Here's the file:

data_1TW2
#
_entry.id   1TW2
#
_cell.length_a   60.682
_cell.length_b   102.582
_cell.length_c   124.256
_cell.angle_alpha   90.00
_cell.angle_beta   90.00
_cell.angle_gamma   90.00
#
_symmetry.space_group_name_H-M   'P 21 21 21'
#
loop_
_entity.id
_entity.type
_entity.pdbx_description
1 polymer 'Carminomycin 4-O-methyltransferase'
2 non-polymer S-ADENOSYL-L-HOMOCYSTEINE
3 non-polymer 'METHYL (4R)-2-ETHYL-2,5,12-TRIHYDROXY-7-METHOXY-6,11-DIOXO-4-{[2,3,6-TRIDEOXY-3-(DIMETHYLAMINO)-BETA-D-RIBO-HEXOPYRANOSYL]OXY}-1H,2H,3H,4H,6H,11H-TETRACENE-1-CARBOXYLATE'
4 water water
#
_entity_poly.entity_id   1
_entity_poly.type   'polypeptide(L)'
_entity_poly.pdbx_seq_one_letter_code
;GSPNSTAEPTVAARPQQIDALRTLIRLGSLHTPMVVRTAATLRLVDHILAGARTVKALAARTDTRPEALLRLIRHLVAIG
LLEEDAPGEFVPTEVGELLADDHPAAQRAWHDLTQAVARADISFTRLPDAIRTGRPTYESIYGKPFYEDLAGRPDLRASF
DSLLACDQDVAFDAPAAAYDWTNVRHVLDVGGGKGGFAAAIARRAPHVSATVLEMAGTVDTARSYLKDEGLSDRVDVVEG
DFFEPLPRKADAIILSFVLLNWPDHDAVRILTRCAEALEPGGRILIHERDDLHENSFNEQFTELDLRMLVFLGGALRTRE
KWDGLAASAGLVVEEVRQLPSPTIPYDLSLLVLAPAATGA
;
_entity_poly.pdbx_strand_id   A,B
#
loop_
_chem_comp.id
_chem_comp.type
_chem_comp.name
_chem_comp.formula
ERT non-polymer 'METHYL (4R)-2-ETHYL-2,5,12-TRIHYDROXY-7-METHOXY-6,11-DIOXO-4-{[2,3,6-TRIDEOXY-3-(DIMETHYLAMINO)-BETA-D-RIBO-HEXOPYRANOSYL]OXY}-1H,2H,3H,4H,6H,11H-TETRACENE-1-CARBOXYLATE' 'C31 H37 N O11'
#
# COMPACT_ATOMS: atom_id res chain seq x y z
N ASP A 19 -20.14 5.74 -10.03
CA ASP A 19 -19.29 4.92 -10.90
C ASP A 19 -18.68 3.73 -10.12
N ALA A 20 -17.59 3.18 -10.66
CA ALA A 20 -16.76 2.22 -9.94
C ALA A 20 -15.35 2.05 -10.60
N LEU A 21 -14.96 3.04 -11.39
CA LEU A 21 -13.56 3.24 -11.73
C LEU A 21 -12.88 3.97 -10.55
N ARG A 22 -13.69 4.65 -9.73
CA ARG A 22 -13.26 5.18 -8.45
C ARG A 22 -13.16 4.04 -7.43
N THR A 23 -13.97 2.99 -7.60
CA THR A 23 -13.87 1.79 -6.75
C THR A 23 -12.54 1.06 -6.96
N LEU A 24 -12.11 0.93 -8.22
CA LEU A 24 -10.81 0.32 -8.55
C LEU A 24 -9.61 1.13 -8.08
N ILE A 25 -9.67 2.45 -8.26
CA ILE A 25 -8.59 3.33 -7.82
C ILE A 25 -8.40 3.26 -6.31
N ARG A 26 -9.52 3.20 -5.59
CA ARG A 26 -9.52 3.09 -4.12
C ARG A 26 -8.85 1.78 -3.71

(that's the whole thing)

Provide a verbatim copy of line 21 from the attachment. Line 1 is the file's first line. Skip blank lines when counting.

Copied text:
4 water water